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Where in France do all the Canadians live?

There might not be as many Canadians in France as there are French in Canada but there are still a few thousand. But where are they living?

Where in France do all the Canadians live?
Photo: AFP

Canada is believed to be home to some 150,000 French nationals with several thousand moving across the Atlantic each year. Although only some 90,000 are officially registered with the registered with the French consulate.

But it's not been all one-way traffic in the direction of Montreal and Toronto. There are a few thousand Canadians who have made the move in the opposite direction.

Officially there are 12,568 Canadian citizens living in France. That's according to the most recent figures given to The Local by France’s Statistics Agency, Insee, although as with every nationality there are probably a few more hiding away after having enjoying a good night in the one of the country's Canadian bars like The Moose or the Great Canadian in Paris.

Now, it’s important to note that this doesn’t mean all those Canadians in France should be described as Anglophones or English speakers, as they may be in other countries like Australia.

Indeed, many will no doubt be French-speaking Québécois from the region of Quebec in eastern Canada. The following stats are for Canadians in general, so we won’t refer to them as Anglophones. 

Anyway, where are they?

Here’s a glance across the whole country, followed be an in-depth look at all 13 regions. 

At a glance

The 12,568 Canadians is a high enough figure to rank it fourth out of the eight Anglophone countries we’ve focused on (after Brits, Americans and Indians). And the Canadians are quite well spread around the country – they’re not all in Paris. In fact, just 39 percent are in Paris and its suburbs (compared for example to 73 percent of Indians in France).

Other popular regions include Occitanie, Auvergne-Rhone-Alpes, and Provence-Alpes-Cote d’Azur, each of which has over 1,000 people from Canada. 

Let's not forget that Canada has a strong historical connection to France, too, especially during the second world war. 

In fact, with 15,000 Canadian troops taking part in the D-Day invasion of France, Canada represented the third largest force during the landing.

Below is a picture of a Canadian flag flying at the main gate of the Cintheaux Canadian War Cemetery in northern France, where 2,872 Canadians are buried. 

Photo: AFP

All the regions

The Canadians love the city of Paris

Who doesn’t, really? There are 2,577 Canadians in Paris, out of the 4,941 in the Greater Paris region of Île-de-France. That’s about 52 percent.

The other 48 percent in the suburbs are fairly evenly spread out, with around 200 in each of the seven other departments, with the exception of Haute-de-Seine, the department which hugs the western edge Paris, which has 741 Canadians.

To put these statistics into perspective, there are more Canadians within the 20 arrondissements of Paris than in any of the other 12 regions of France. 

You'll struggle to find a Canadian in central France…

But there are a few.

There are but 236 Canadians in the Centre-Val de Loire region, with almost the exact same amount (237) living in the Bourgogne-Franche-Comté region next door. Across both regions, you'll find no department more popular than Inde-et-Loire which has 73 Canadians. That's enough to open a pub there surely?

The loneliest Canadian

The department with the fewest Canadians is Haute-Marne, in the Grand Est region. You’ll only find one Canadian there. There are 550 people from Canada spread out across the rest of the region, with the department of Bas-Rhin the most populated (with 210 Canadians in total).

But that ties in with the trend of other expats from English-seaking countries. Central and eastern France just doesn't appeal to them as much as other areas; Could it be the cold winters or the fact France's beatiful beaches are so far away?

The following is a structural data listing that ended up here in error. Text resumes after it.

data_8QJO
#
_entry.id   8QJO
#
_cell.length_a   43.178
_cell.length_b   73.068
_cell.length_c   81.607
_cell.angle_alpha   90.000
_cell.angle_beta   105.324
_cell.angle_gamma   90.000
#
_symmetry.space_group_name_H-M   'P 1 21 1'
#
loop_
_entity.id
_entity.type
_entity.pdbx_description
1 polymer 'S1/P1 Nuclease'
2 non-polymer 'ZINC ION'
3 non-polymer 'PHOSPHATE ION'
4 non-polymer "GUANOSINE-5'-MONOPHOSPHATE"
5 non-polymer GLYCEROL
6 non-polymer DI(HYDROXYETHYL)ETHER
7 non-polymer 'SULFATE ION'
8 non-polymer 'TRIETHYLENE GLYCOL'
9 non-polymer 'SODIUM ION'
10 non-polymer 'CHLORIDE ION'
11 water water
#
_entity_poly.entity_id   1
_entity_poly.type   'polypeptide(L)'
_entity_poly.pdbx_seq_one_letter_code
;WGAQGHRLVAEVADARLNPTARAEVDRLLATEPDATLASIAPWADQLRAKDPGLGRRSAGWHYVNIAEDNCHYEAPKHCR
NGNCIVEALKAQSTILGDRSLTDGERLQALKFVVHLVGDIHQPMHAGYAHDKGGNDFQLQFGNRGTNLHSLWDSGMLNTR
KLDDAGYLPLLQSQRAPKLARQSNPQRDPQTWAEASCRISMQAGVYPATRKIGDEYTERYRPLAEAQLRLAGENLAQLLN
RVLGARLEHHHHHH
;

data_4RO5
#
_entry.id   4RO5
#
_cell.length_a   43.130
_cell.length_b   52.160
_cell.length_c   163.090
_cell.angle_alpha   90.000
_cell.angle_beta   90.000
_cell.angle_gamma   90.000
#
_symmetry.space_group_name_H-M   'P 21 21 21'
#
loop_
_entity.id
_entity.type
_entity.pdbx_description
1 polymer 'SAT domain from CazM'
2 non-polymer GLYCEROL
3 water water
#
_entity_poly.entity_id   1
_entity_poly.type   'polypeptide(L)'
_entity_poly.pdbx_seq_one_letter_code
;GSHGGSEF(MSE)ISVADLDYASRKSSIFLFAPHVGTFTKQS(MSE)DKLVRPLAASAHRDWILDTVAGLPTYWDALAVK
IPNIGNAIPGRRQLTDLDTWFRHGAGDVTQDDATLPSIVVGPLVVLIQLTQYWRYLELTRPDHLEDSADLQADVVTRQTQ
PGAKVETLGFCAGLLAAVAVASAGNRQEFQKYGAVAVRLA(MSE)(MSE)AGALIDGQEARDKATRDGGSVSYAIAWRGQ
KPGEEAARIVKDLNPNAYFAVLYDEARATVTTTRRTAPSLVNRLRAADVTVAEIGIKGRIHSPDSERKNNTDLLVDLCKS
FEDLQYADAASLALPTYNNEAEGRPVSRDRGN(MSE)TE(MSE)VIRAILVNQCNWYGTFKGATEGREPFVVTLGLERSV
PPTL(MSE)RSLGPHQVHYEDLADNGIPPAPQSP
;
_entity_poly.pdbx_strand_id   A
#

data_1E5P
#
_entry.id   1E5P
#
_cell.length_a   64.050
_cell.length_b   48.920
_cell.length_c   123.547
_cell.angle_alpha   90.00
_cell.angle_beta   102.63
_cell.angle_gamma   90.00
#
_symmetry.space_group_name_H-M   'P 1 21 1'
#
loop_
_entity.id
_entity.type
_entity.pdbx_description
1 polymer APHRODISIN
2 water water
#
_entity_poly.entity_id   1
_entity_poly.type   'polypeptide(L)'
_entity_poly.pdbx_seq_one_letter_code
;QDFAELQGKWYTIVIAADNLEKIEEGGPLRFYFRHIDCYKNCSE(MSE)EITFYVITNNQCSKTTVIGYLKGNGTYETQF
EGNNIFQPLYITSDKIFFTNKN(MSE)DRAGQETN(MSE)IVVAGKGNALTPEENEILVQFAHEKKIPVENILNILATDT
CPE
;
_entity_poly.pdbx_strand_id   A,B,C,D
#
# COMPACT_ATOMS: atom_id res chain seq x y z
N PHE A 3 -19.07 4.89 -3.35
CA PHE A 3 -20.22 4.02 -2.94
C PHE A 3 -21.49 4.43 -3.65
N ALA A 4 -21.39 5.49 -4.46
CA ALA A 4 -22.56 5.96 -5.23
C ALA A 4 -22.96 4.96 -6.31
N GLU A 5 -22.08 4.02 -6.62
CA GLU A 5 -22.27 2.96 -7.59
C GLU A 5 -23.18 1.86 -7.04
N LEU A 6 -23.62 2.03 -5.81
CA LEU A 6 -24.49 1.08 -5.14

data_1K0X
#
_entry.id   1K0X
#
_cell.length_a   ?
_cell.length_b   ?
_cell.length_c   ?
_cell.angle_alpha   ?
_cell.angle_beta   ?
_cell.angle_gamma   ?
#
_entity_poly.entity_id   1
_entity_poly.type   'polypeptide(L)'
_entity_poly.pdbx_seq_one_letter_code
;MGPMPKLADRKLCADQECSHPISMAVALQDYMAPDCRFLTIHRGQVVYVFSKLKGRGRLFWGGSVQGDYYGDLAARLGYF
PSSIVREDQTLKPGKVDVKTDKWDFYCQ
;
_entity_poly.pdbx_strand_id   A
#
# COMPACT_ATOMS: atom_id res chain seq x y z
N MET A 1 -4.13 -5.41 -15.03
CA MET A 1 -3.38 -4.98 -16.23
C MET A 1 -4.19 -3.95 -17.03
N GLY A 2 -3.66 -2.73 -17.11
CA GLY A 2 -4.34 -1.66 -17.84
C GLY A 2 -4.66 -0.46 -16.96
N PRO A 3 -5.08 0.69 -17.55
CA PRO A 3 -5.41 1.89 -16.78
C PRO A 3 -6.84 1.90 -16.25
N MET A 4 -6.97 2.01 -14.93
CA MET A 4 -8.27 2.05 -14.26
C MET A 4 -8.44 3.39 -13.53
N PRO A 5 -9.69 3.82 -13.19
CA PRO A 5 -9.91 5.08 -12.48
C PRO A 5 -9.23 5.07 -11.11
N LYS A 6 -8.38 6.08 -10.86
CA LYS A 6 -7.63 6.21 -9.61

They tend to avoid the north
The two northernmost regions of France – Normandy and Hauts-de-France are not home to thrivng Canadian communities either but there are a fewhundred in each. The regions are home to 278 and 392 Canadians respectively. 
Of all the ten departments in the two regions, Canadians tend to flock towards the department of Nord (which contains the city of Lille). 
But it's worth remembering that with the Canadian cemeteries in lower Normandy, such as that in Bretteville-sur-Laize, there are likely to be more Canadians passing through these areas as visitors. 
Brittany is very popular

When it comes to Brittany, you'll find 693 Canadians. Now while that's just 5.5 percent of the total number of Canadians in France, it's a whole lot more than other countries. For example, there are only just a few more Americans than Canadians in Brittany (704 vs 693), but that's just 0.4 percent of the American population in France. 

Why? There is a strong connection between Brittany and Canada, as Canada was a hotspot for emigration from the western France region. Today, there are around 15,000 people living in Canada who consider themselves Bretons. It's safe to say that a large portion of the 700 Canadians in Brittany have come for family reasons.

The most popular department is Cotes-d'Armor with 422 Canadians. That's more than the total number of Canadians in the nearby Pays de la Loire, where just under 300 Canadians live. 

The numbers are much higher in southern France

Canadians like the southern half of France, it seems, with the three regions to the south boasting 3,000 Canadians, more or less evenly spread. 

The least populated region is Nouvelle-Aquitaine with 725 Canadians (most in Gironde with 250, fewest in Creuse with 8).

You're more likely to bump into Canadians if you go slightly east to the region of Occitanie, the third biggest region in France for Canadians.

In Occitanie, you'll find 1,181 Canadians, mostly in the departments Haute-Garonne and Herault, both of which have over 300 people from Canada. The least populated department is Lozere with just five Canadians. 

Haute-Garonne is very popular with expats from English-speaking countries in generalwith a few hundred Irish, 800 Amercans and nearly 4,000 Brits.

The Canadians most love…

The region of Auvergne-Rhone-Alpes is home to the most Canadians after Île-de-France, of course.